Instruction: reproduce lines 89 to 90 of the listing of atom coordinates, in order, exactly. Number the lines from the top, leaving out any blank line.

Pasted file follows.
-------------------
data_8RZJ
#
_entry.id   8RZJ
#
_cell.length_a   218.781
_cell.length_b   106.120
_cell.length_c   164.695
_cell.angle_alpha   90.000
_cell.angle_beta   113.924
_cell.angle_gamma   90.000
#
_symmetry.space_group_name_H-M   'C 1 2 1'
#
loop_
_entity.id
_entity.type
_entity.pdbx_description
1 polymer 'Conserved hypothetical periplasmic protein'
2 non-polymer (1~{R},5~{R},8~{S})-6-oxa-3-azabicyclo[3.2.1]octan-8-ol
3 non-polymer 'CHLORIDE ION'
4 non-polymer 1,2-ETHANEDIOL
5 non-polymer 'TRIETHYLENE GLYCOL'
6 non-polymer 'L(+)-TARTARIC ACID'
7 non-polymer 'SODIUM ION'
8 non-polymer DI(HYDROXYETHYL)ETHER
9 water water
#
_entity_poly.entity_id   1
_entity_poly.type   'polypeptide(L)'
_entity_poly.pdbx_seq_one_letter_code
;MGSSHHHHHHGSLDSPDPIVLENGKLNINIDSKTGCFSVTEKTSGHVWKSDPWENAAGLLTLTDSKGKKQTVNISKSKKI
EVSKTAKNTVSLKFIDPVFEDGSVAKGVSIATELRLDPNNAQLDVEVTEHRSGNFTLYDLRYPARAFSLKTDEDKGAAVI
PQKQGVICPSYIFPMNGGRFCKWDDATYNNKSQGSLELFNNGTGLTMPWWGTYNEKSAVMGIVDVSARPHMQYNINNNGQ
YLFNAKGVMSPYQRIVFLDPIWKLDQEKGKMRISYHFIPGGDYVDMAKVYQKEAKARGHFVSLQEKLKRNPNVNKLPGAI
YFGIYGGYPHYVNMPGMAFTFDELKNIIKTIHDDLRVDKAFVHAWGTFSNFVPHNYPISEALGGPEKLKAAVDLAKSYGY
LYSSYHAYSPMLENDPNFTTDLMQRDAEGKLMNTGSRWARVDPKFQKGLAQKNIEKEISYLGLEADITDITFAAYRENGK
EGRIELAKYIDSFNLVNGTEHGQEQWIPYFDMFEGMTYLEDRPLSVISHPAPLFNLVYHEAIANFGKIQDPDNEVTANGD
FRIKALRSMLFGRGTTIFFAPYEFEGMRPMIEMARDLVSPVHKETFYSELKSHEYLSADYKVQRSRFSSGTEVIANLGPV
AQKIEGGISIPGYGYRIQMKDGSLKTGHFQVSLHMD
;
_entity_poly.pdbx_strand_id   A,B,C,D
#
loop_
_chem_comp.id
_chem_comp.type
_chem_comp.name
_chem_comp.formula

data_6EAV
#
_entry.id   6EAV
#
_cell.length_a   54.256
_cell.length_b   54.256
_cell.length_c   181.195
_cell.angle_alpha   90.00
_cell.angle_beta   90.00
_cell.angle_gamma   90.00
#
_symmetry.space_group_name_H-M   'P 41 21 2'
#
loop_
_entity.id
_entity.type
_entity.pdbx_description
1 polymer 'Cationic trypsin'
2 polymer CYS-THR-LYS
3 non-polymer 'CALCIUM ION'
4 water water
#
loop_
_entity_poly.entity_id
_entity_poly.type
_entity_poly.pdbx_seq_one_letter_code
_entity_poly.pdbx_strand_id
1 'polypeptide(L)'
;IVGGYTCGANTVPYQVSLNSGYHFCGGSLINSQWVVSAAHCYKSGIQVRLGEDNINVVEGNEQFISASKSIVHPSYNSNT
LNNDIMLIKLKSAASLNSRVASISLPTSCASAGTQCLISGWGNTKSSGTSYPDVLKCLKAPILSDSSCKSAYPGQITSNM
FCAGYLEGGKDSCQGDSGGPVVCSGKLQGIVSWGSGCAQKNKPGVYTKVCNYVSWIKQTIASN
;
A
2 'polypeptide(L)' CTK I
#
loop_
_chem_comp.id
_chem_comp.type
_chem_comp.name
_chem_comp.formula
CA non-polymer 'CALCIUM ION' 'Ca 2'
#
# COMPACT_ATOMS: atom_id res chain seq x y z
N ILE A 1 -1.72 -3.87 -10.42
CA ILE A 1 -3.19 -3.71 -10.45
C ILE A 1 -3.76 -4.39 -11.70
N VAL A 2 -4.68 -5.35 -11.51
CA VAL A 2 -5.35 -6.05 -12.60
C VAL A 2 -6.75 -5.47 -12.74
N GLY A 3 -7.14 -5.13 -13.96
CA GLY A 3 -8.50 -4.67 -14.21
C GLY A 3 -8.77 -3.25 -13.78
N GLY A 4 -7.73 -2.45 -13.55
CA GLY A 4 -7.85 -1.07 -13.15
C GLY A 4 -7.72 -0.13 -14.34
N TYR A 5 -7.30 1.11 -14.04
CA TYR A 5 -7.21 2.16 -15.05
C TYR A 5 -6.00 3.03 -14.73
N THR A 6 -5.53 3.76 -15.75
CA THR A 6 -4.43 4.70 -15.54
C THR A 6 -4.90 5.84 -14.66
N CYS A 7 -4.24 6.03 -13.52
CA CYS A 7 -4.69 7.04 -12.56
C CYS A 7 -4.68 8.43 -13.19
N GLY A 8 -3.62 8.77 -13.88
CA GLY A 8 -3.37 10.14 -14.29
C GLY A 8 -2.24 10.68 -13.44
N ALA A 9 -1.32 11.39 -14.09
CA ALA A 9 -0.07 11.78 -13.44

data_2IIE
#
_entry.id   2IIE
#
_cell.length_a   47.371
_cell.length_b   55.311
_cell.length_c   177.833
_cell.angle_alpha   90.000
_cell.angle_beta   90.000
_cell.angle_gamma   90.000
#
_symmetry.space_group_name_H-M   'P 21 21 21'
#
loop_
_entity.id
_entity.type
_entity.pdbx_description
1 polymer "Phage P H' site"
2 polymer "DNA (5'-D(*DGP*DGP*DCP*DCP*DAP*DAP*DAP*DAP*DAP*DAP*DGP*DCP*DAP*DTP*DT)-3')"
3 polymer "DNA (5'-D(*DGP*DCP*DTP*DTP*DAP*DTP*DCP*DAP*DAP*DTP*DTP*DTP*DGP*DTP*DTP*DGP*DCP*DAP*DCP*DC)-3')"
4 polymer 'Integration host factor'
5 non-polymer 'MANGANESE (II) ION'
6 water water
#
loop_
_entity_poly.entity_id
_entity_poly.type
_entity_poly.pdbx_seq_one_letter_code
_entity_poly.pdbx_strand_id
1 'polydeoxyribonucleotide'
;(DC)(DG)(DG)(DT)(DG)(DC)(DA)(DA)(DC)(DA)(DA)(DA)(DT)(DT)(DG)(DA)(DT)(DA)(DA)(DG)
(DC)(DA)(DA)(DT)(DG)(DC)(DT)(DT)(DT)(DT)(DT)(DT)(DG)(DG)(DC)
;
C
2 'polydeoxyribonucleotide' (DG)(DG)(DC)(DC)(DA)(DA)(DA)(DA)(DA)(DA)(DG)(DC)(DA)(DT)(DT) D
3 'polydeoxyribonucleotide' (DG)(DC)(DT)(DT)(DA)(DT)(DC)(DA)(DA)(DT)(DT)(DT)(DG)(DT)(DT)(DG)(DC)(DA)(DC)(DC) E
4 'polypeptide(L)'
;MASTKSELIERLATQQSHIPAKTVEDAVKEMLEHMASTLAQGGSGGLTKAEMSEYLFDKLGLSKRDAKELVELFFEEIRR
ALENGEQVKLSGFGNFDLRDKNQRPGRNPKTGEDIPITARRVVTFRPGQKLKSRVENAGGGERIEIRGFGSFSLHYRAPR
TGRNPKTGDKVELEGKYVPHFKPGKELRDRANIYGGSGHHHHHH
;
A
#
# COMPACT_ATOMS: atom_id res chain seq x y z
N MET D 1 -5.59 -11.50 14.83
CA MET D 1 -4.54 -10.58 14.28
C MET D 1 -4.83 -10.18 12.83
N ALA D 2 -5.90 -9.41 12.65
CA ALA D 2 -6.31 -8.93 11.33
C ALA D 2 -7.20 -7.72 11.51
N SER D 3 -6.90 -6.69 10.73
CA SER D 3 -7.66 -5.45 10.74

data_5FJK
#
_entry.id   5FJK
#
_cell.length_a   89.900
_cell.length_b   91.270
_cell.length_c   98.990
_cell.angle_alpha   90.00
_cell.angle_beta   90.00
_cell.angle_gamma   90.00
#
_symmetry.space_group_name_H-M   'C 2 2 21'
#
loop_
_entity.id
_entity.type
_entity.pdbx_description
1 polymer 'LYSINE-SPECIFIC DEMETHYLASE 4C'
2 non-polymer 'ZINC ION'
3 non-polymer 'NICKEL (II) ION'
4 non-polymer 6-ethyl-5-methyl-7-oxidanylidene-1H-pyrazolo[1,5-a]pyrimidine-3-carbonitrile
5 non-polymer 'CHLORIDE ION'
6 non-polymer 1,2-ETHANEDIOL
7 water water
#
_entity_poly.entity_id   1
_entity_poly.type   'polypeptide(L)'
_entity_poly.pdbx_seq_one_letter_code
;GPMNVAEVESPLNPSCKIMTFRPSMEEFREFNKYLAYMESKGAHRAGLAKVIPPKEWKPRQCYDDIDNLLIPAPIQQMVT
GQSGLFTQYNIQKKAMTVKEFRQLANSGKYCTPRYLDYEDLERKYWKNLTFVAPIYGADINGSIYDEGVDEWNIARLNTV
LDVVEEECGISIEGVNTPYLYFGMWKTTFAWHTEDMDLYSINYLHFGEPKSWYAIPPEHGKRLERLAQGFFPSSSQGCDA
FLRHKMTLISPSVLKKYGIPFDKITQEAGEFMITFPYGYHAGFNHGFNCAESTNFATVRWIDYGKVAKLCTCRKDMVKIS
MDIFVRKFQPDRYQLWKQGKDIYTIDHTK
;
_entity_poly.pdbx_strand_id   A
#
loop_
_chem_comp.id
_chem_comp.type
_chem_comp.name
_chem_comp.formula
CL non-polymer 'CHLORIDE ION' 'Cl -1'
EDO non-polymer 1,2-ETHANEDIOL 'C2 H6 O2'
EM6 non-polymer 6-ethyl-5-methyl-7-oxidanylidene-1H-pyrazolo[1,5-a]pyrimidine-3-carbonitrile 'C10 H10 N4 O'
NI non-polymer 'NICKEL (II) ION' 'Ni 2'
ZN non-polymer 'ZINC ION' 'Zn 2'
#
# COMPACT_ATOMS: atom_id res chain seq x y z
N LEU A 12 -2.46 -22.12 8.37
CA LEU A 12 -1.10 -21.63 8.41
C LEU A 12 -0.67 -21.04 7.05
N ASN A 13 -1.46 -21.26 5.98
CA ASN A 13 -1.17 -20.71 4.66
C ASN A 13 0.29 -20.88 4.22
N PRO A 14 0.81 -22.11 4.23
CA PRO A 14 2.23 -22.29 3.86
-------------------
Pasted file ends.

#
# COMPACT_ATOMS: atom_id res chain seq x y z